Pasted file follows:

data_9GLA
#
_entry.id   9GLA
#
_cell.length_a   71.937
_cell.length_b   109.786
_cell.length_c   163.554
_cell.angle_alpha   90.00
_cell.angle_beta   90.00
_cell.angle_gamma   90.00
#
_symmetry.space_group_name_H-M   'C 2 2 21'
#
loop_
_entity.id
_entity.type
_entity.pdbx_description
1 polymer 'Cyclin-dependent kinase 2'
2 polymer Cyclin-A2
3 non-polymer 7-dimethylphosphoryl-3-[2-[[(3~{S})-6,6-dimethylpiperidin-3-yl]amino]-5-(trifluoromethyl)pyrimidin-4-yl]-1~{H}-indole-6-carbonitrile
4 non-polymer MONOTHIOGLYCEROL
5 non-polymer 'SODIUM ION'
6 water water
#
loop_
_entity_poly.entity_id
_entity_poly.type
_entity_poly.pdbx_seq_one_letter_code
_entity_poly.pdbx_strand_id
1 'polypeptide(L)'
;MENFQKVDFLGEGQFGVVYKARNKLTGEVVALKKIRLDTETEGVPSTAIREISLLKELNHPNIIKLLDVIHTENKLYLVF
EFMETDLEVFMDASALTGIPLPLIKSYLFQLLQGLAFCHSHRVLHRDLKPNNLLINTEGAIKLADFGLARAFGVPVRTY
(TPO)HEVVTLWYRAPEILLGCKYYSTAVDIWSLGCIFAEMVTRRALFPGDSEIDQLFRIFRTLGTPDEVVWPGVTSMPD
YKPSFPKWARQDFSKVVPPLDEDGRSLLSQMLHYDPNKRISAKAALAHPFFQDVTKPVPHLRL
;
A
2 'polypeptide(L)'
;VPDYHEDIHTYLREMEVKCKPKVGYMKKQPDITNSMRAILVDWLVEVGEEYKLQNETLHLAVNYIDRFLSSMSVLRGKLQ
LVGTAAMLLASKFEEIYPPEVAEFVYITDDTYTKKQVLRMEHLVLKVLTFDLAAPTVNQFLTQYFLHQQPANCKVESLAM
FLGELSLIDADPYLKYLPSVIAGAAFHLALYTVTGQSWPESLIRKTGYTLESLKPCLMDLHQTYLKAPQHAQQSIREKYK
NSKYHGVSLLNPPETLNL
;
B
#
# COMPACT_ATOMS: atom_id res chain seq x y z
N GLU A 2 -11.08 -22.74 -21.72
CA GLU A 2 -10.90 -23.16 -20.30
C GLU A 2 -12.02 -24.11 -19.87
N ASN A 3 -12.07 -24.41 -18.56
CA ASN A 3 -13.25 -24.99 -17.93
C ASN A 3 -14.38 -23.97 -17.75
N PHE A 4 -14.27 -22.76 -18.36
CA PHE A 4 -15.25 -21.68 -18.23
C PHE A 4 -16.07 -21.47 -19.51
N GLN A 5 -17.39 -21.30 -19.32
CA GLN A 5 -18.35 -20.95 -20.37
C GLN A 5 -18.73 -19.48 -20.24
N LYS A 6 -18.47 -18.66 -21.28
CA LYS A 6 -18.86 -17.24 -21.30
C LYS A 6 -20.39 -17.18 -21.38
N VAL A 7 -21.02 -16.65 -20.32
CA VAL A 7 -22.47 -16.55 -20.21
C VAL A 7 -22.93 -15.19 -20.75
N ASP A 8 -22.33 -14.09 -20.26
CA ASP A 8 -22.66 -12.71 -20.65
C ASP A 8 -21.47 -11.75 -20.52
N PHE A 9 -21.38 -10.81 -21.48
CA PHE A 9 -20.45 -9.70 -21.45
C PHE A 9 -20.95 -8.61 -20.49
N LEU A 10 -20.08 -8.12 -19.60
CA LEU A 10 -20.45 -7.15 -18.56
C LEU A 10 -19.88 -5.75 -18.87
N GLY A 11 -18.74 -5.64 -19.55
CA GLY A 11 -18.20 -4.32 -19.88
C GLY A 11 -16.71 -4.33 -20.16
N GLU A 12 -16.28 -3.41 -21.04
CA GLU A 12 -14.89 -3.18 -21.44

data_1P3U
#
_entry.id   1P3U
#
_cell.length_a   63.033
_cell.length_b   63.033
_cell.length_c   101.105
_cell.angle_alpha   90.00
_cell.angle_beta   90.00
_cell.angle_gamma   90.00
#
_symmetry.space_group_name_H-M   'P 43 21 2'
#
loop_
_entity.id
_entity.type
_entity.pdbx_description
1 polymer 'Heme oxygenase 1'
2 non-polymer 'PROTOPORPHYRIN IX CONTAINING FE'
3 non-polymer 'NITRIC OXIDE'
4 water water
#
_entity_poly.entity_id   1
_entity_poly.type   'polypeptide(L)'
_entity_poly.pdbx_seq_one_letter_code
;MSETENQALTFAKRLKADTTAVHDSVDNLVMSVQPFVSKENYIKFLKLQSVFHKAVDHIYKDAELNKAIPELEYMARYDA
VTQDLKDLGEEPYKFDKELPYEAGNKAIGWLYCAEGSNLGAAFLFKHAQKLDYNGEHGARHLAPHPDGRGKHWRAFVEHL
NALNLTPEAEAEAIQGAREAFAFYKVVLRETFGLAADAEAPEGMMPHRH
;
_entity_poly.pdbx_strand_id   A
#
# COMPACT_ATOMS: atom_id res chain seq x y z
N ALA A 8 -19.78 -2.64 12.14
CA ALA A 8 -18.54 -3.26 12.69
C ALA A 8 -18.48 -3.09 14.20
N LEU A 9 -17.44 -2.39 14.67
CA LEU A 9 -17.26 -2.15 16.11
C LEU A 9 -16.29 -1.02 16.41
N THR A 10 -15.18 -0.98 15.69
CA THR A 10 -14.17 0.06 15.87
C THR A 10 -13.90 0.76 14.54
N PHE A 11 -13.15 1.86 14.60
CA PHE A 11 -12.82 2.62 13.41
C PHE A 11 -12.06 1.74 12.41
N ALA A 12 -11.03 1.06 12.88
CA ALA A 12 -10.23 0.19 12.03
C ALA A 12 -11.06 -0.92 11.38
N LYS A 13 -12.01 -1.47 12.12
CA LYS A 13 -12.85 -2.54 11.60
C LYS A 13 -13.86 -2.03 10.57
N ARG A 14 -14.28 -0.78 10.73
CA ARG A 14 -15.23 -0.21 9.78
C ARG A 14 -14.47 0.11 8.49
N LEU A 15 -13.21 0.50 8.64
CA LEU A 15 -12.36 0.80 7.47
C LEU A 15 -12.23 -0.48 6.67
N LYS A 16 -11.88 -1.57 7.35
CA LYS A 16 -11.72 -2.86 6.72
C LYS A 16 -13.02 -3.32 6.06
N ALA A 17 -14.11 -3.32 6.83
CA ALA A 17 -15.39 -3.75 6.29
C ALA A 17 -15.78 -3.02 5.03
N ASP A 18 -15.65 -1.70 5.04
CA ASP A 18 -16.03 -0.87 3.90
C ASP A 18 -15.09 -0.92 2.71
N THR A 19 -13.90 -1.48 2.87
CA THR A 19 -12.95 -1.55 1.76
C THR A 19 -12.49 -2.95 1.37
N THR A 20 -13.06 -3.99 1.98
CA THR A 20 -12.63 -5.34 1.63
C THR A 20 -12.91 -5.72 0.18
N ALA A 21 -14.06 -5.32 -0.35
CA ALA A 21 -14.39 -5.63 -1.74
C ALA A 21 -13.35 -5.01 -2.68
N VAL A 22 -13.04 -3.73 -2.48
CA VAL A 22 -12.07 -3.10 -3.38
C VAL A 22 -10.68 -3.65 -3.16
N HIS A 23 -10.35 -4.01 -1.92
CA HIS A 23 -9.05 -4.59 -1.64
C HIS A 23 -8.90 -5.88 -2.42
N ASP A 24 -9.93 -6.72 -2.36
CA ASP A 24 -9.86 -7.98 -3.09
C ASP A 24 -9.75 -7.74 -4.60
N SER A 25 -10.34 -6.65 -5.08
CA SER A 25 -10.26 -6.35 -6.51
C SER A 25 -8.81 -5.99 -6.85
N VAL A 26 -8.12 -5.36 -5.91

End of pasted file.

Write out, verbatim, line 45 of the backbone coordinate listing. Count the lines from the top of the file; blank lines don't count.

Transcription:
# COMPACT_ATOMS: atom_id res chain seq x y z